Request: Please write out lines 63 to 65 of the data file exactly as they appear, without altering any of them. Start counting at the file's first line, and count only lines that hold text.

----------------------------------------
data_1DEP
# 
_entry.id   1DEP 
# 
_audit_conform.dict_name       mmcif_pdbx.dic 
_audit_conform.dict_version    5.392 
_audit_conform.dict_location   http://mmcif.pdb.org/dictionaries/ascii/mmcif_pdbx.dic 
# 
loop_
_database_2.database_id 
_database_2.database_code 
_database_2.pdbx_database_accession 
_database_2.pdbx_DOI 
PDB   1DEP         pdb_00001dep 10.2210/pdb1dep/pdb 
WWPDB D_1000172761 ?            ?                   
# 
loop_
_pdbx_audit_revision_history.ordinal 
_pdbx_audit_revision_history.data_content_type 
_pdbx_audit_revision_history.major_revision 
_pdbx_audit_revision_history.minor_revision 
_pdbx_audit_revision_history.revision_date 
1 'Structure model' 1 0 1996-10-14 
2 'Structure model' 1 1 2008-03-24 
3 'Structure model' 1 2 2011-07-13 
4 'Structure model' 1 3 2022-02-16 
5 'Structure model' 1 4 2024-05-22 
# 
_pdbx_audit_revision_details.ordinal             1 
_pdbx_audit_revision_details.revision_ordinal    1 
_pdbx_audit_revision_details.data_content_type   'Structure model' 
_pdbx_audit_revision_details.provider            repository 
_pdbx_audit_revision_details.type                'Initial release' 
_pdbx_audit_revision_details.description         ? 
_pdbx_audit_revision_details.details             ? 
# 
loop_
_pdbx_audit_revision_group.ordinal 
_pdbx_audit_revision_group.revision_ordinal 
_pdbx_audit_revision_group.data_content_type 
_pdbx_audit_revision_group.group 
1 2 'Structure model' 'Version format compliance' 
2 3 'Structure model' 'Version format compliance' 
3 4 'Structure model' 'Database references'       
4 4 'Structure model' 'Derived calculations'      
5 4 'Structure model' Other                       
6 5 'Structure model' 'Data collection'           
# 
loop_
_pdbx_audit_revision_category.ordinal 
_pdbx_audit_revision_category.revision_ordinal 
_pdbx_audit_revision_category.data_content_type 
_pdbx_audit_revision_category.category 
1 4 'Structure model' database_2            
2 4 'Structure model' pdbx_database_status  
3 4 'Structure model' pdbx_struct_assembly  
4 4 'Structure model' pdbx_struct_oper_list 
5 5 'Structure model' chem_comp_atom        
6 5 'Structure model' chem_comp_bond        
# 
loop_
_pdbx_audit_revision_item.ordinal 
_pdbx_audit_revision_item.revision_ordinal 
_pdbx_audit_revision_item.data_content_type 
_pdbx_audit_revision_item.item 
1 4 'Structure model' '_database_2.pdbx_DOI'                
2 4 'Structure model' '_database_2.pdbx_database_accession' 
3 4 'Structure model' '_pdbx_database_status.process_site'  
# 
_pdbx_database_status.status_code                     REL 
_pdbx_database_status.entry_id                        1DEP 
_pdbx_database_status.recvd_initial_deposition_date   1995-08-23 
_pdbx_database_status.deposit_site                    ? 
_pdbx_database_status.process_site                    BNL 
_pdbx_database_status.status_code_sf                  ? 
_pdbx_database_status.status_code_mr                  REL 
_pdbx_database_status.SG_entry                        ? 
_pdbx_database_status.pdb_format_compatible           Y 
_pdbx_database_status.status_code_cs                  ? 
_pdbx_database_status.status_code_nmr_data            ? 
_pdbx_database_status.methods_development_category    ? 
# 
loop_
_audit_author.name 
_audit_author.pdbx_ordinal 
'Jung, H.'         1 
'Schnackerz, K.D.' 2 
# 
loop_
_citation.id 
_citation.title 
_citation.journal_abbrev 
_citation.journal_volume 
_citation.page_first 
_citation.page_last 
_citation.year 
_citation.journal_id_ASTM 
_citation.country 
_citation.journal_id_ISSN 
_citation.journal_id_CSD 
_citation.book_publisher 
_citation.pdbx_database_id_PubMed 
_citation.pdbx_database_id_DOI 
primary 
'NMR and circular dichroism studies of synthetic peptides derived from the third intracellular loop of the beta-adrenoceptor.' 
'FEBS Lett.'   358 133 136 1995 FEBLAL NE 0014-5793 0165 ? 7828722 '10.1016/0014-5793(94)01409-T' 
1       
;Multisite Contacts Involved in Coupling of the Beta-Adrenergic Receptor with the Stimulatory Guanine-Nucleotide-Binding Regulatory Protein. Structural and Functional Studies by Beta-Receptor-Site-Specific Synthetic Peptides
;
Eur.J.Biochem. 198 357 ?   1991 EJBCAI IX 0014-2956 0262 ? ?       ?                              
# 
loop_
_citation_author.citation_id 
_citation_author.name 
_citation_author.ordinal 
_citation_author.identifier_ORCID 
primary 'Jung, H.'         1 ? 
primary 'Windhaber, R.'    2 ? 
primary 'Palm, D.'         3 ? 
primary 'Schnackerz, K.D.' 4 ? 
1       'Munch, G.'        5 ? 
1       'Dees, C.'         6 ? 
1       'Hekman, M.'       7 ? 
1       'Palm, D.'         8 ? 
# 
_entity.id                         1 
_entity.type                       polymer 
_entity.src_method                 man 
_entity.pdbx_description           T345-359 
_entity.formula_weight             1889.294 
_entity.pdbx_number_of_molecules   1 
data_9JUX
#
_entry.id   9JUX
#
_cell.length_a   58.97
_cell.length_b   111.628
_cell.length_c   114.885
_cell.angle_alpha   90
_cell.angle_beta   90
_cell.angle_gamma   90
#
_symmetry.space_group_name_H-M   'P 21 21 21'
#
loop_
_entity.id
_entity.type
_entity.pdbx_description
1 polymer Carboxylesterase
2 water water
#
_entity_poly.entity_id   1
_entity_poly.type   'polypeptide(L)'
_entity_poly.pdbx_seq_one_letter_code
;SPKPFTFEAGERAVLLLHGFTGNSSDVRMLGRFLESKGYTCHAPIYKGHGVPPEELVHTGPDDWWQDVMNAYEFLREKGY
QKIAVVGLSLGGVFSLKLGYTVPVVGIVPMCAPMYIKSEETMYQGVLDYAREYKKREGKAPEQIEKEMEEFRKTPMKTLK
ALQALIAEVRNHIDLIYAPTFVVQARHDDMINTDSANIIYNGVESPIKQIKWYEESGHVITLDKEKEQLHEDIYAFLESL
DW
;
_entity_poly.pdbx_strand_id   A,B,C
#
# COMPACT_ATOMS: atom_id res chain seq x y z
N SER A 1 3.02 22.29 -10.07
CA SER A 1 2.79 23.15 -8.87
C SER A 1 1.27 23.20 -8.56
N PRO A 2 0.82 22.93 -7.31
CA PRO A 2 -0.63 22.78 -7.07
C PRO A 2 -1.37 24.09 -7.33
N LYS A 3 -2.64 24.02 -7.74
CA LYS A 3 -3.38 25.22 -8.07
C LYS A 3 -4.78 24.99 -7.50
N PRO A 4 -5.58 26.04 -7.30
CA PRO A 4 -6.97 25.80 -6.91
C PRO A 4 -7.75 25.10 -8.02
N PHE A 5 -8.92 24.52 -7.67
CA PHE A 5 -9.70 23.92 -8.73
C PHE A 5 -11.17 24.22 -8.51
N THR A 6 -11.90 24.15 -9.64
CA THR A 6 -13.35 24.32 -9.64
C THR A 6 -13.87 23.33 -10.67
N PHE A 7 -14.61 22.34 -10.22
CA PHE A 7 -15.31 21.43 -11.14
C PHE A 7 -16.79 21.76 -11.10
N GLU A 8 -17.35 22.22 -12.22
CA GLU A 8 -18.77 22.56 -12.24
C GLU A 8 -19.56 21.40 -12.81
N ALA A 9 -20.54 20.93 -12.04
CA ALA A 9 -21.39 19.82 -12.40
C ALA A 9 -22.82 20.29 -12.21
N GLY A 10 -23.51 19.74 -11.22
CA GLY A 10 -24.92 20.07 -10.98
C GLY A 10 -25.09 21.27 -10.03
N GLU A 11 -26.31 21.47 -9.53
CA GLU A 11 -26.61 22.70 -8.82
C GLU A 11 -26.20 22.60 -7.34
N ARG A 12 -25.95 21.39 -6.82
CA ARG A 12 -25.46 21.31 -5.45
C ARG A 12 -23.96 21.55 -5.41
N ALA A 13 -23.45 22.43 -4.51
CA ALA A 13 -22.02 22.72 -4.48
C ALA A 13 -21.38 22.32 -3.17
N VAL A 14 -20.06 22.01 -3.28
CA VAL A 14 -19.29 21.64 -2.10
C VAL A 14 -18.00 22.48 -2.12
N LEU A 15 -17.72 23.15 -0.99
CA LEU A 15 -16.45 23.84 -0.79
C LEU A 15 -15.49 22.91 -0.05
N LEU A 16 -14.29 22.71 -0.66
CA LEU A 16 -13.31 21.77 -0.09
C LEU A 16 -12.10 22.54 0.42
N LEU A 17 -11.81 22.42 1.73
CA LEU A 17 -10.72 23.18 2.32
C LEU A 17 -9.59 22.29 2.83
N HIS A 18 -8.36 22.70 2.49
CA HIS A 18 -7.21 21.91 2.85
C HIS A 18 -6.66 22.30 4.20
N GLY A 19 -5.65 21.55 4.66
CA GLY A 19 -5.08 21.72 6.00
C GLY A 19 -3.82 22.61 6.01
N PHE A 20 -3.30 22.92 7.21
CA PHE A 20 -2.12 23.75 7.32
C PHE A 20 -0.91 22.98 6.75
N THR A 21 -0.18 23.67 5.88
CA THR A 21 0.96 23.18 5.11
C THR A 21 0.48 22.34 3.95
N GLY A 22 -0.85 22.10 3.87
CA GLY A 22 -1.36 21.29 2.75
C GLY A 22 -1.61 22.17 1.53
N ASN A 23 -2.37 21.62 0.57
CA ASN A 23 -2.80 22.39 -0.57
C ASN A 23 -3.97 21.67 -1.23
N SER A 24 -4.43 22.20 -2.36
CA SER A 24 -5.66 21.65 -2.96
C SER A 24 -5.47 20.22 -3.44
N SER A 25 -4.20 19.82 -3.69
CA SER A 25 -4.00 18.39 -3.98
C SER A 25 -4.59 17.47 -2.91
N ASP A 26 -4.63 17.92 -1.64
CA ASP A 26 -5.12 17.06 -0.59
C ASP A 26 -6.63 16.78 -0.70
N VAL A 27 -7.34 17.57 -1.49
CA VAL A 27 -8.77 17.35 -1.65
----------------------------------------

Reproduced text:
_pdbx_audit_revision_item.revision_ordinal 
_pdbx_audit_revision_item.data_content_type 
_pdbx_audit_revision_item.item 